In the summer of 1865, Whitman's friend, John Burroughs (1837–1921), an aspiring nature writer, had returned to Washington to his position at the Treasury department after a long vacation in the woods. Burroughs recalled that Whitman had been "deeply interested in what I tell him of the hermit thrush, and he says he largely used the information I have given him in one of his principal poems".[75] Burroughs described the song as "the finest sound in nature...perhaps more of an evening than a morning hymn...a voice of that calm, sweet solemnity one attains to in his best moments." Whitman took copious notes of his conversations with Burroughs on the subject, writing of the hermit thrush that it "sings oftener after sundown...is very secluded...likes shaded, dark places...His song is a hymn...in swamps—is very shy...never sings near the farm houses—never in the settlement—is the bird of the solemn primal woods & of Nature pure & holy."[81][82] Burroughs published an essay in May 1865 in which he described the hermit thrush as "quite a rare bird, of very shy and secluded habits" found "only in the deepest and most remote forests, usually in damp and swampy localities".[83] Loving notes that the hermit thrush was "a common bird on Whitman's native Long Island".[84] Biographer Justin Kaplan draws a connection between Whitman's notes and the lines in the poem:[82]

In the swamp in secluded recesses,
A shy and hidden bird is warbling a song.

Solitary the thrush
The hermit withdrawn to himself, avoiding the settlements,
Sings by himself a song. (lines 18–22)

According to Reynolds, Whitman's first-person narrator describes himself as "me powerless-O helpless soul of me" and identifies with the hermit thrush a "'shy and hidden bird' singing of death with a "bleeding throat'".[85] The hermit thrush is seen as an intentional alter ego for Whitman,[86] and its song as the "source of the poet's insight."[87] Miller writes that "The hermit thrush is an American bird, and Whitman made it his own in his Lincoln elegy. We might even take the 'dry grass singing' as an oblique allusion to Leaves of Grass."[88]

Scholar James Edwin Miller states that "Whitman's hermit thrush becomes the source of his reconciliation to Lincoln's death, to all death, as the "strong deliveress"[89] Killingsworth writes that "the poet retreats to the swamp to mourn the death of the beloved president to the strains of the solitary hermit thrush singing in the dark pines...the sacred places resonate with the mood of the poet, they offer renewal and revived inspiration, they return him to the rhythms of the earth with tides" and replaces the sense of time.[90]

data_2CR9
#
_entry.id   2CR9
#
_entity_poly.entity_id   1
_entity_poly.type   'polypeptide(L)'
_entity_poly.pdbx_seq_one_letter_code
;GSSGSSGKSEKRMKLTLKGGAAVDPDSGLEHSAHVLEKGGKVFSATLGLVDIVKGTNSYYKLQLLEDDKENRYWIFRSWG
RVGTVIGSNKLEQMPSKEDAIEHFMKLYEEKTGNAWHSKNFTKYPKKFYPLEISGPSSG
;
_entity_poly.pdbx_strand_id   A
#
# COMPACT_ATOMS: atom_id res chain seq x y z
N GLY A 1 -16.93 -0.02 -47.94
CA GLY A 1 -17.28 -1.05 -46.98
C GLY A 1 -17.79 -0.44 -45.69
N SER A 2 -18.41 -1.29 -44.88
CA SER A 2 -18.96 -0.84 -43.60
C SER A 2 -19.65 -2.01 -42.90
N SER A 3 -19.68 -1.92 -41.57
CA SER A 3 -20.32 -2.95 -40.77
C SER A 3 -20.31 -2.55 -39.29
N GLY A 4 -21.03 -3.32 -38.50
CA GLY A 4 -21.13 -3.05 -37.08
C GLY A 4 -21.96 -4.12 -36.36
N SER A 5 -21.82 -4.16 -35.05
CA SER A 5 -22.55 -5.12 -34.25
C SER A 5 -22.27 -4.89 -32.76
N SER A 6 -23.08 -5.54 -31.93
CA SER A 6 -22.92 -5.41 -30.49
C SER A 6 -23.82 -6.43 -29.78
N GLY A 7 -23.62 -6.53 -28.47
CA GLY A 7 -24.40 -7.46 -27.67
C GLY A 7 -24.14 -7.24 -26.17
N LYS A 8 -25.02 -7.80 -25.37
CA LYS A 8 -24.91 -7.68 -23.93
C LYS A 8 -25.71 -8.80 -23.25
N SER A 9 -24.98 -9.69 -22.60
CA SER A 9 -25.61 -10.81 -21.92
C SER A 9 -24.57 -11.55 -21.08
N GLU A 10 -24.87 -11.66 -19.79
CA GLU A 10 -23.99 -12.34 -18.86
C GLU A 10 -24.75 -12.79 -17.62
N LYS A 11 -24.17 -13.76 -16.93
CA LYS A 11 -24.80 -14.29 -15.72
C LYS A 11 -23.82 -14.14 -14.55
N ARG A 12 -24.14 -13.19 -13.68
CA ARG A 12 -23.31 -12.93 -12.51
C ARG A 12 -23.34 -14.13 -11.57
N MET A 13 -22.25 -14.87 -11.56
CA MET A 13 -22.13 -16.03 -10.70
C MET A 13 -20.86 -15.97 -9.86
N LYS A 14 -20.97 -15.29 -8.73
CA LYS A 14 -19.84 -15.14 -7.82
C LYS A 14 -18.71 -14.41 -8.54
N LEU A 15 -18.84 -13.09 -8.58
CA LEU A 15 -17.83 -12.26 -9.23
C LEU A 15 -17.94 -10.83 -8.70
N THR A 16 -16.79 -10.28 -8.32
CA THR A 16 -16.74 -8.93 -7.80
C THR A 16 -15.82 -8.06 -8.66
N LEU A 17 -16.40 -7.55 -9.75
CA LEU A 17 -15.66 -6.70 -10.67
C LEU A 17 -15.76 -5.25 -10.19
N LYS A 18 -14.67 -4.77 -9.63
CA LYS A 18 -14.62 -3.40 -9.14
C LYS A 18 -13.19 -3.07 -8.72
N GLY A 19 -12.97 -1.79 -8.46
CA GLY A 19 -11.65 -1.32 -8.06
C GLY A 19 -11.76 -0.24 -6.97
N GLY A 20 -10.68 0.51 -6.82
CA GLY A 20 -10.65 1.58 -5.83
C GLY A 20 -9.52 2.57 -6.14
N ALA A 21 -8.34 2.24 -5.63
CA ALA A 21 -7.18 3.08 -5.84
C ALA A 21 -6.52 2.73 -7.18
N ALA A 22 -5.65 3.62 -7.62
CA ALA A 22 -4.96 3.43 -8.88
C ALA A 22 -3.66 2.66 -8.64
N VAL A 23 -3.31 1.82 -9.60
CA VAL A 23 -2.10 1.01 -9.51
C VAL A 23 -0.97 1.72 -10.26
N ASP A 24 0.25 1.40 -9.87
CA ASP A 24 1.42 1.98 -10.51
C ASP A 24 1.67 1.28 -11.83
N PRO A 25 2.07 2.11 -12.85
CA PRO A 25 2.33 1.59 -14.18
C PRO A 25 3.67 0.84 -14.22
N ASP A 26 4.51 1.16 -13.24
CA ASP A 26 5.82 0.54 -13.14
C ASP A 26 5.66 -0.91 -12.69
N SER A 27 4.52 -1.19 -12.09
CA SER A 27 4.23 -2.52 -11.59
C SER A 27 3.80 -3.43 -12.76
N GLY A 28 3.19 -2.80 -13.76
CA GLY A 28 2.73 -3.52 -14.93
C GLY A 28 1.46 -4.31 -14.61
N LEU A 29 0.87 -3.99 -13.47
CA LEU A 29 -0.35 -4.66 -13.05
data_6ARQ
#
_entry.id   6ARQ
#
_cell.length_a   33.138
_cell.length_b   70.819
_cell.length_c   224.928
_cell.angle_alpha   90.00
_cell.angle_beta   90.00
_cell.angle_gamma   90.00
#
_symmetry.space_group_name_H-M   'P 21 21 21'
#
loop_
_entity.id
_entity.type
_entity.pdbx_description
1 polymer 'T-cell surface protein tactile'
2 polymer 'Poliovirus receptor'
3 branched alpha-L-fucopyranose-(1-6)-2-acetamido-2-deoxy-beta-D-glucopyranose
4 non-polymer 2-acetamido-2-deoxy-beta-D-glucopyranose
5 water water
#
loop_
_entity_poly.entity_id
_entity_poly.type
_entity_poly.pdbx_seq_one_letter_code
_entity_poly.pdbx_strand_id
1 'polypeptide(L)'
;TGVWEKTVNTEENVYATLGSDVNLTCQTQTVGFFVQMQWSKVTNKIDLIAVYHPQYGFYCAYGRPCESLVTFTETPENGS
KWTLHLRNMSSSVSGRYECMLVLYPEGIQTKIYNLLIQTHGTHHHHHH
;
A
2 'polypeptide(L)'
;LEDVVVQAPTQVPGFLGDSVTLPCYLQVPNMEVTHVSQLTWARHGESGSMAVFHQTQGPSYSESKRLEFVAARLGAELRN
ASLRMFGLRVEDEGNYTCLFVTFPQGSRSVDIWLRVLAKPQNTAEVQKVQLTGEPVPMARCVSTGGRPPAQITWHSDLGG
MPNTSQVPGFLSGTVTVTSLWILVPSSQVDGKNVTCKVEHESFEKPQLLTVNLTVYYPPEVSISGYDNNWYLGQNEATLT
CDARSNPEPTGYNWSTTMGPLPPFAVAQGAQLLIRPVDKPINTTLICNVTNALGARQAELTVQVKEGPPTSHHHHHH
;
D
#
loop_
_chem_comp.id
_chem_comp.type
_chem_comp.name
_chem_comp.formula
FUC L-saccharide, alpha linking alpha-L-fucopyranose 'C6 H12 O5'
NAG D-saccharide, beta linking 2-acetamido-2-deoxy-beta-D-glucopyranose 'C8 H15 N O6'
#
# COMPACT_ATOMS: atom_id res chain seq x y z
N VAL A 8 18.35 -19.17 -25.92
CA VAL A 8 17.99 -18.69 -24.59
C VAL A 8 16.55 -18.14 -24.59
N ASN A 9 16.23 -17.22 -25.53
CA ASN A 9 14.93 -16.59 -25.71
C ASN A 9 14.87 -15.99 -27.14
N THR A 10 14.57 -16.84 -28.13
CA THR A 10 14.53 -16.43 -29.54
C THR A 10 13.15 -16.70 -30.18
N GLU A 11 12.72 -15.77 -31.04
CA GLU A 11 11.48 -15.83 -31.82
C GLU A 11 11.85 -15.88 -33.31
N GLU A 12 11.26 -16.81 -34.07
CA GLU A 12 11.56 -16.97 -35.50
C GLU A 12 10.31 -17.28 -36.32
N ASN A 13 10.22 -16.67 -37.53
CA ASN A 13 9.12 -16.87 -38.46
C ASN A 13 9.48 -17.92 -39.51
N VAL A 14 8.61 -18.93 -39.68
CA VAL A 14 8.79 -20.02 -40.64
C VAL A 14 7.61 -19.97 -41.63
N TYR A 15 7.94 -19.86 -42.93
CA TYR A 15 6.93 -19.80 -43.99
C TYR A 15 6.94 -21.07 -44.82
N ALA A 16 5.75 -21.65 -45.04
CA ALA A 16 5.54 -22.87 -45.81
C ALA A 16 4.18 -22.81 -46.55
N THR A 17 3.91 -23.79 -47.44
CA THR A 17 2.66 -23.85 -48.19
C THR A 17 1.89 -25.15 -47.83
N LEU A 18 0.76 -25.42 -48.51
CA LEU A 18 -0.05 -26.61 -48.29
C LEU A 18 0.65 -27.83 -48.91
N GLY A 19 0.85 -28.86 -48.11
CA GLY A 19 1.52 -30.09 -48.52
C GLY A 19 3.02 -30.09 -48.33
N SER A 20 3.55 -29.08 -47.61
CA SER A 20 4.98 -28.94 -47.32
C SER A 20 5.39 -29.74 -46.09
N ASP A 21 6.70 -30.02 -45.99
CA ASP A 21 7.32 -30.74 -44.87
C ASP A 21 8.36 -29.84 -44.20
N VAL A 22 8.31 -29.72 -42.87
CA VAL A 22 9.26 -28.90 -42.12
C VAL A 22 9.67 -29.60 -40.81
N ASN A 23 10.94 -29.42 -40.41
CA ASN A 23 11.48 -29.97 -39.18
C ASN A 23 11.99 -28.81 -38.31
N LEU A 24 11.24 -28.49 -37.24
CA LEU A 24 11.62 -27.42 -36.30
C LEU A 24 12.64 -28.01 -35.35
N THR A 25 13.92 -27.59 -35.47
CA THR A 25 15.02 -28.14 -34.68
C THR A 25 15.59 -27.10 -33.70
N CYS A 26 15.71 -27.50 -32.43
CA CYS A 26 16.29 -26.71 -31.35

Influence on Eliot's The Waste Land

"Portrait of T.S. Eliot in a parlour"
T. S. Eliot in 1920, in a photo taken by Lady Ottoline Morrell

Scholars believe that T. S. Eliot (1888–1965) drew from Whitman's elegy in fashioning his poem The Waste Land (1922).[91][92][93] In the poem, Eliot prominently mentions lilacs and April in its opening lines, and later passages about "dry grass singing" and "where the hermit-thrush sings in the pine trees."[94] Eliot told author Ford Madox Ford that Whitman and his own lines adorned by lilacs and the hermit thrush were the poems' only "good lines".[95] Cleo McNelly Kearns writes that "Whitman's poem gives us not only motifs and images of The Waste Land...but its very tone and pace, the steady andante which makes of both poems a walking meditation."[96]

While Eliot acknowledged that the passage in The Waste Land beginning "Who is the third who walks always beside you" was a reference to an early Antarctic expedition of explorer Ernest Shackleton,[97][98][99] scholars have seen connections to the appearance of Jesus to two of his disciples walking on the Road to Emmaus (Luke 24:13–35).[100][101][102] However, Alan Shucard indicates a possible link to Whitman, and a passage in the fourteenth strophe "with the knowledge of death as walking one side of me, / And the thought of death close-walking the other side of me, / And I in the middle with companions" (lines 121–123).[103]